KEXP Documentaries: Psychedelics – Animal Collective

Hello, Michele Myers here. Your friendly neighborhood DJ and Documentary Producer.

My job at KEXP (when I’m not DJing) is to make a KEXP Documentary every week. Each story is about 5 minutes long and is on a musical subject. We do these in series of 10. Over the years I’ve done series like Punk Evolution, Masters of Turntablism, Death Drugs and Rock n Roll, Music Revolutionaries, The Heart of Soul, Portraits of Post-Punk, American Sabor, The New World and Pop Goes Electronic.

I often feel like I’m practicing journalism without any training. Maybe because I am. But the beauty of KEXP is that they let me do these stories in my own personal way. To me it’s more about the experience than about lists of dates and places. In every doc you’ll learn something about human nature. And I’ll bring you as close to the artist and music as possible, without being aggressive in interviews trying to get information. I’m the shy interviewer. And you can listen to my (very public) learning experience in the On Demand tab at under “Documentaries.”

Last week we finished off another series. This always is a huge relief. We do ten episodes in ten weeks. This time on “Psychedelics” where we traced the origins of psychedelic music from its roots (with Jefferson Airplane, The Byrds, The Velvet Underground ) to the UK Scene (The Beatles, Pink Floyd) to Woodstock (Sly and The Family Stone, Janis, Jimi) to today (Spiritualized, The Flaming Lips).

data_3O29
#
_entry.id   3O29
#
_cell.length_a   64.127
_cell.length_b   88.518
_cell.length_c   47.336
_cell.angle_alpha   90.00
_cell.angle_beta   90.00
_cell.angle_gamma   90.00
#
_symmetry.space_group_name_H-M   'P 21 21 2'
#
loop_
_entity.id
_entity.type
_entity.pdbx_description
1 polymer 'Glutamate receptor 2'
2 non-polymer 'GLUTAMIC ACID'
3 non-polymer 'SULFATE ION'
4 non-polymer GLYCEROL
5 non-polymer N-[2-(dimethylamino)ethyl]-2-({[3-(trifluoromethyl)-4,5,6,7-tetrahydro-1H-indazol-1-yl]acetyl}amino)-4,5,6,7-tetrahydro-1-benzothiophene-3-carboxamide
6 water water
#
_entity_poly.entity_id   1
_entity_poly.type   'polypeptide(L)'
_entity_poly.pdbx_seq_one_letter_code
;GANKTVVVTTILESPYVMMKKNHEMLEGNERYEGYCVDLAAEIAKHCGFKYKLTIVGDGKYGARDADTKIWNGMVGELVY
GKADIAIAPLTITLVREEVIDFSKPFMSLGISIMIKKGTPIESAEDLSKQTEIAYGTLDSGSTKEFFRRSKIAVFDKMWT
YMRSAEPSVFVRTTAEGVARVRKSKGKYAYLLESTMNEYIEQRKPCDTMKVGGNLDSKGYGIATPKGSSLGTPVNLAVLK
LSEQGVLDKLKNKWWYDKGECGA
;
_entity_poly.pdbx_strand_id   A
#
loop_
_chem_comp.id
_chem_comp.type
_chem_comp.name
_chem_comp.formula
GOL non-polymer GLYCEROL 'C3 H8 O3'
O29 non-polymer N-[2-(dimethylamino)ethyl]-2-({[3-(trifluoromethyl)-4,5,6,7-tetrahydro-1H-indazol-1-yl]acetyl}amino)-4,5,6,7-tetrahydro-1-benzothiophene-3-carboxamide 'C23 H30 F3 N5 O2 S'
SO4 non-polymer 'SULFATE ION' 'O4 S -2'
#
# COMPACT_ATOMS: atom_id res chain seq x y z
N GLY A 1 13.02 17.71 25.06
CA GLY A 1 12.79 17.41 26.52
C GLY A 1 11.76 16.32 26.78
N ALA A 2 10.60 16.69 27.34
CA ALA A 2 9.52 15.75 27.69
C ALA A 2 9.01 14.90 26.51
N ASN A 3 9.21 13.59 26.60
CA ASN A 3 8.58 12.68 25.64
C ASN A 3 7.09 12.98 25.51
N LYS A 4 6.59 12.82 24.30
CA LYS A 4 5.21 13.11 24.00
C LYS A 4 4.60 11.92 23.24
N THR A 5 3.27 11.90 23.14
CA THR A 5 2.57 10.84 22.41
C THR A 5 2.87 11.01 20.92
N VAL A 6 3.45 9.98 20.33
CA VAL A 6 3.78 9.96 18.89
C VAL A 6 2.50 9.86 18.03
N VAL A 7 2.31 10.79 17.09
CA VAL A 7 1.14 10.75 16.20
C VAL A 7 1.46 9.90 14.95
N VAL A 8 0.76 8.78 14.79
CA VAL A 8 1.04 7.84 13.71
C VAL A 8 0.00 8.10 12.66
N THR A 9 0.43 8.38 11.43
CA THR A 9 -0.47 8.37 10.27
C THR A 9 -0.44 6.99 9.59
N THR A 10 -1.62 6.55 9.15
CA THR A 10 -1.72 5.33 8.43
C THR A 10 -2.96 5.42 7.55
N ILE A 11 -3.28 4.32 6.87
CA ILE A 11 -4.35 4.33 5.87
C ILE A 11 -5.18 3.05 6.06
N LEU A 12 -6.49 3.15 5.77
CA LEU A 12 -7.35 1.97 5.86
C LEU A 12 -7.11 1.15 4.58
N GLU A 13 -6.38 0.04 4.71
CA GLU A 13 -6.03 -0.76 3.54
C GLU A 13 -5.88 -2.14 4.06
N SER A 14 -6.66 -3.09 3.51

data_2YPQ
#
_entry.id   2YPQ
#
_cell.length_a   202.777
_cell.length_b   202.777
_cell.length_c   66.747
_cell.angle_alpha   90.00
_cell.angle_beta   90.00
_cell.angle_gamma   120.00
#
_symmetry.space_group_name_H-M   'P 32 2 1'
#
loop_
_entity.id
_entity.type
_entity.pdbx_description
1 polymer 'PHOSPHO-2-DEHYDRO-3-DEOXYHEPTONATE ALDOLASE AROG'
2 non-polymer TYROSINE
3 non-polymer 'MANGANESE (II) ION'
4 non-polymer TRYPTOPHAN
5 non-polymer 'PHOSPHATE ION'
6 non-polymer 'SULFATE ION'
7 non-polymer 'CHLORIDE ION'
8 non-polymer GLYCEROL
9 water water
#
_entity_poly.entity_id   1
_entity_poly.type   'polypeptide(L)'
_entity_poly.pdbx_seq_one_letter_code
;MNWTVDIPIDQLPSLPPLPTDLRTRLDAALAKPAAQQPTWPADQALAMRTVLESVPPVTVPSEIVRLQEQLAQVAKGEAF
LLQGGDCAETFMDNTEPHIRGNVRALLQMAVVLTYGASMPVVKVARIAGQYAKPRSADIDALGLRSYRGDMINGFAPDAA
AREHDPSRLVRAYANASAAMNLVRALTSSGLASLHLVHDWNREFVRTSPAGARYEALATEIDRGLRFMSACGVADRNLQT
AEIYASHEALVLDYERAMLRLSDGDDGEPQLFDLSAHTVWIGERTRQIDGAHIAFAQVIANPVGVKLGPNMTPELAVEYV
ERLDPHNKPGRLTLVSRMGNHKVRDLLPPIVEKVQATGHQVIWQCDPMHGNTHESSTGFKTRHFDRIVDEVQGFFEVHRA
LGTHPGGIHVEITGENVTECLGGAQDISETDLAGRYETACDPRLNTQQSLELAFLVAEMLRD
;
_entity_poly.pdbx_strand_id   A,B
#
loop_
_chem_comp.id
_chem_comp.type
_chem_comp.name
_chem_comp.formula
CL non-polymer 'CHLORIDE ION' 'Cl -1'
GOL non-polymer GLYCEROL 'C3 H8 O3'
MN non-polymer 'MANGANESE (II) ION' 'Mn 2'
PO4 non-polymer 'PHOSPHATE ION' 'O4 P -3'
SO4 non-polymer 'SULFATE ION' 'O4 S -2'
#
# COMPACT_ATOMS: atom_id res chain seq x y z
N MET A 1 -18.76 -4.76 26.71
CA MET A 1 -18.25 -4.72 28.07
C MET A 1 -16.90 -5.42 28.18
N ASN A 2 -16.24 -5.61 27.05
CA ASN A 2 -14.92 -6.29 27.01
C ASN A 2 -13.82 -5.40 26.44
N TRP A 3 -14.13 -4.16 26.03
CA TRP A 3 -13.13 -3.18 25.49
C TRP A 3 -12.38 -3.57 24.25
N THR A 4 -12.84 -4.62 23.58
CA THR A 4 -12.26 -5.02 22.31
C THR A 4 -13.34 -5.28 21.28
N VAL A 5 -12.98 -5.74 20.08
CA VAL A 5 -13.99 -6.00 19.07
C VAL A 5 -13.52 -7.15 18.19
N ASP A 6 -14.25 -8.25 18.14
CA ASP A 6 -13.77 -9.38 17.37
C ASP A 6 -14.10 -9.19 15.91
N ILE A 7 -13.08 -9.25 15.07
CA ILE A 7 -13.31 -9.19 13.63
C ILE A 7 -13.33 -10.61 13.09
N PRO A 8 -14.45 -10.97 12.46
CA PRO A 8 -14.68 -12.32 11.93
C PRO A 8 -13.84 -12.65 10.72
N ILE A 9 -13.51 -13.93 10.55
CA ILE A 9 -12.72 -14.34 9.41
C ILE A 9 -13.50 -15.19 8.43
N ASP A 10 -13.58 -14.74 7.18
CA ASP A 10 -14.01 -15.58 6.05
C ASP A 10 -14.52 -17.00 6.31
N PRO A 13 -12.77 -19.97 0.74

And our final episode was on Animal Collective.

This is a band who people react to. Some people herald them as the most brilliant group in today’s alternative scene. Others just don’t seem to get it. I have to admit I was among those who didn’t get it.

When I first heard Animal Collective I thought they sounded a lot like a group of kindergartners sitting in a cardboard box humming and pounding on the sides. In this doc I actually find a clip that sounds EXACTLY like that. But I also talk to academics who say that Animal Collective embrace the spirit of punk. And the band themselves get to speak up as well. And some of the music is actually very sophisticated. What do you think?

Listen to the documentary now:

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Thoughts? Suggestions? Feel free to e-me

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